home Food King of Kebabs (Kofta Kounts)

King of Kebabs (Kofta Kounts)

Kebabs: once you master this, you will truly be the Monarch of junk food that’s also kinda healthy so you don’t get scurvy. Not a particularly good monarch, mind you, but like not awful either. An alright one. Not really Louis XVI (The only French monarch to be executed) but you’re no Trajan either (the Emperor who expanded roman control to its greatest extent). You’re probably more of a Queen Anne, who was basically ‘eh’ (for a British Monarch).

Look at this, Kebabs and learning, I’m bringing you the whole package for the last issue.

Spiced Kofta

Serves; This will make about 8 pieces of tasty meat, so I guess it really just depends on how much you want the meat sweats.

What you Need

A knife and board.
A baking tray/ frying pan.
A big ol’ bowl.
A smaller bowl.
A spatula or fork or something.
Skewers if you want.



500g of Lamb (or beef) mince.
2 tsp ground cumin.
2 cloves of garlic, or 2 tsp of Garlic powder.
A cup of Fresh coriander.
A dozen or so sprigs of mint.
1 tsp chili flakes.
Salt & Pepper.
Olive oil/ Sunflower oil.

Everything Else:

4 Pita breads.
1 cup of yogurt.
Another dozen sprigs of fresh mint.
A cucumber.
1 lemon’s worth of juice.
Some rocket, or whatever salad stuff you like.

How do I make this?

    1. Chop your Coriander and Mint up real fine. If you’re using fresh garlic, chop it up as well. Crush it with the flat of your knife first to make life easier.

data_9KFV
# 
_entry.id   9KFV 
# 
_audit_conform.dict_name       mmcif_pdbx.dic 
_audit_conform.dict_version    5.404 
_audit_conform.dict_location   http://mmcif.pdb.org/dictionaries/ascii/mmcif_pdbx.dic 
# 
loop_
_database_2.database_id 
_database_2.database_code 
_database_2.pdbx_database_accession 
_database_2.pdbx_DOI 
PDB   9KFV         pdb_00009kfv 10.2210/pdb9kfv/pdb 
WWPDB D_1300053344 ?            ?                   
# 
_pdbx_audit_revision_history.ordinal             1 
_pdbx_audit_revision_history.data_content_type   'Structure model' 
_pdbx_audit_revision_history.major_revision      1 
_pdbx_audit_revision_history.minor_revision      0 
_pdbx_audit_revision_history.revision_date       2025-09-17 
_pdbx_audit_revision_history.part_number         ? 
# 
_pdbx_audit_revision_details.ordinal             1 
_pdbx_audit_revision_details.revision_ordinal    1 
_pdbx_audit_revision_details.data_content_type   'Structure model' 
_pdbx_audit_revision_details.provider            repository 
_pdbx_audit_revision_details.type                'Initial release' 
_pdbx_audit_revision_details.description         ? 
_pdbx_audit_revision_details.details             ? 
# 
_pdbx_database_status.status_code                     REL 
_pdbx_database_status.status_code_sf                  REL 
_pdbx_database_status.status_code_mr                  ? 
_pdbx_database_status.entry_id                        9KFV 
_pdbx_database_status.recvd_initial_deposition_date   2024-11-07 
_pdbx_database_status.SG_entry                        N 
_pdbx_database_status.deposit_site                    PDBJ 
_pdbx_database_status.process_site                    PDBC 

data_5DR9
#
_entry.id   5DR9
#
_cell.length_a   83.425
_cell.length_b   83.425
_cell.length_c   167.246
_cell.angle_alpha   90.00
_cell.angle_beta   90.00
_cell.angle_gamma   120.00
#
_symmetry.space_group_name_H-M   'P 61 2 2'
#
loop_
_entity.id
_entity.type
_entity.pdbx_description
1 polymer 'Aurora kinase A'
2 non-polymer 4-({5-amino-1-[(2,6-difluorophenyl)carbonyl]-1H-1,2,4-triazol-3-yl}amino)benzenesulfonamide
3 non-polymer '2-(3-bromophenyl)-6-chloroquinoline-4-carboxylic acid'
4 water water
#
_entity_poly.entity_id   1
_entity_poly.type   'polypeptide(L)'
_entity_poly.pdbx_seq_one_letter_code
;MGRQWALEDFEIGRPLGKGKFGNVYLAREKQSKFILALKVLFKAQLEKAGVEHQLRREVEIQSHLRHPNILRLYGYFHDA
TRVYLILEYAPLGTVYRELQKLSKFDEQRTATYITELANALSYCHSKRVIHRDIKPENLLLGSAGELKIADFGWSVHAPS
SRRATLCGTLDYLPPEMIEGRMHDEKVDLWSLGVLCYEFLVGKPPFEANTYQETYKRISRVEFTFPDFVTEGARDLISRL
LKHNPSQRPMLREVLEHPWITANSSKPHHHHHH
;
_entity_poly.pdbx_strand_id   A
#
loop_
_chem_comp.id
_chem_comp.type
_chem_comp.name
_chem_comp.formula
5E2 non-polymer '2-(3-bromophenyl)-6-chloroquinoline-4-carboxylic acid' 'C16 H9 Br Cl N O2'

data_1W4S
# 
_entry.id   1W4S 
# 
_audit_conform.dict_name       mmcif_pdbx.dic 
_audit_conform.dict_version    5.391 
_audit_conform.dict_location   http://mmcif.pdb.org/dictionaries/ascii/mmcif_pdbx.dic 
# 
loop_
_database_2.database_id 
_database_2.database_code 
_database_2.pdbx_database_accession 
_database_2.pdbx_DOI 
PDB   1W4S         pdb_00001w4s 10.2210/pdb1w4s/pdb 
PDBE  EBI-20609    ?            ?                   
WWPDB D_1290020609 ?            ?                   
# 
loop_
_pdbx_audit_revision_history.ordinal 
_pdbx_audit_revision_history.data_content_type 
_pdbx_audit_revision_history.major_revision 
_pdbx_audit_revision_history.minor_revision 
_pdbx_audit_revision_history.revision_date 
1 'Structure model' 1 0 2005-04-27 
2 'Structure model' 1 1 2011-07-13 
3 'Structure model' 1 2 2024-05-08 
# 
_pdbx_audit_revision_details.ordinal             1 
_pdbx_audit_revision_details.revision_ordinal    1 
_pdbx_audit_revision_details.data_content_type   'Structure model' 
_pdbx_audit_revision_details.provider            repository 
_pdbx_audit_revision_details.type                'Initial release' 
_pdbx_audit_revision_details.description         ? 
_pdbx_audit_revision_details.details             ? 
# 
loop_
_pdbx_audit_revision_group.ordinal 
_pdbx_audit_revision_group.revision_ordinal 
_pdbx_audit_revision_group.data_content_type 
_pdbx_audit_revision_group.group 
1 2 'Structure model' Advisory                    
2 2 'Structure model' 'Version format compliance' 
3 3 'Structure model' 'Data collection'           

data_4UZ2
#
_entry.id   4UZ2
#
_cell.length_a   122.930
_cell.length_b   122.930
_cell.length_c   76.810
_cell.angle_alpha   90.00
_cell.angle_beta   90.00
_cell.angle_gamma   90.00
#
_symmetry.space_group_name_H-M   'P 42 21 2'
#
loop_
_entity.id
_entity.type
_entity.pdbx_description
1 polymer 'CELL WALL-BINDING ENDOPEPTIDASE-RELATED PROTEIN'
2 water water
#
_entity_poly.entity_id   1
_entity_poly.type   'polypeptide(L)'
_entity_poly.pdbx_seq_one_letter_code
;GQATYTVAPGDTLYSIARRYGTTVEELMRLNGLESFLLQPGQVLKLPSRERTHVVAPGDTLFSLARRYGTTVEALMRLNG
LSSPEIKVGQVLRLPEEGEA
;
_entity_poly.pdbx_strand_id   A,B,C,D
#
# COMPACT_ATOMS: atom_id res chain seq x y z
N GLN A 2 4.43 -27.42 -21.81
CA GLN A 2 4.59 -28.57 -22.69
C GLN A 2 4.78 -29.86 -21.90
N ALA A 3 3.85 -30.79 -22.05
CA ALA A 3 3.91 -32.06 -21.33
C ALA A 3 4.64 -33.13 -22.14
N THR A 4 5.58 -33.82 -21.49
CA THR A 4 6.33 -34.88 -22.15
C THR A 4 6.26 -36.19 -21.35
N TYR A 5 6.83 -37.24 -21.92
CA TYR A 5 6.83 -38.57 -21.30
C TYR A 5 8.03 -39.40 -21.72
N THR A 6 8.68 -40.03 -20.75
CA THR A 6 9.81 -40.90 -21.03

2. Add your mince, chopped garlic and herbs, and dried herbs to your big bowl. Add about a tsp of salt as well here. Mix everything up so that all the green flecks from your herbs are reasonably well distributed.
    3. Shape your meat mix into 8 pieces that are sausage shaped, and hopefully about the same size. Look at the biggest one and pinch a piece off the end.
    4. Put some oil in the frying pan. Heat the pan. Take the piece of meat you pinched off and cook it. Taste it. Is it lacking in flavour or whatever? Maybe sprinkle a little salt over the rest of them. (If you want to bake them, just do this part with the baking tray and oven)


  • If you’re using skewers, you probably should have soaked them in water, but honestly this only works about half the time so I just stick them in at the end and pretend they were there the whole time.


  1. To cook your Kofta, in the frying pan heat the oil first and cook it on a medium to high heat, turning occasionally, until it’s all dark brown. In the oven, Cook it at 200 for about 17 minutes, or until it’s sort of brown but not burnt to crap.
  2. Take them out and let it rest while you make everything else to go with them.

Making Kofta Part 2, other stuff.

  1. Clean your knife and board so everything doesn’t taste like coriander and garlic.
  2. Add your yogurt and lemon together in a small bowl.
  3. Chop your mint. Add that too.
  4. Finely chop your cucumber, (Or you can even grate it if you want, it’s easier) and then add it to the bowl of yogurt.
  5. Mix it all up. You’ve got Tzatziki now. You didn’t even know what was happening and now you have Tzatziki. Go you.
  6. Heat up your pita breads, toast them, or use the oven.
  7. Put some of whatever salad you want into the warm pitta. Put two pieces of kofta on top. Add a generous portion of tzatziki, and hotsauce if you want.
  8. You have made a Kebab. You are no longer beholden to ‘Big Kebab’ and there tireless capitalist urgings, you’re a free elf.



You can do this with quorn mince for veggies, but anything else isn’t really Kofta, Chickpeas and beans are just falafels, and if you want other veg just roast some courgette and peppers and cover it in Tzatziki.

I like my stuff slightly spicy, so I usually add some Harissa (North African chilli paste) and Tabasco to my kebab. Don’t use Sriracha because it has a very different flavour palate and won’t taste as awesome as it usually does.  
On behalf of the UCC Express team, I would like to thank Xander for his work on the publication over the last few years. – Rob, Editor-in-Chief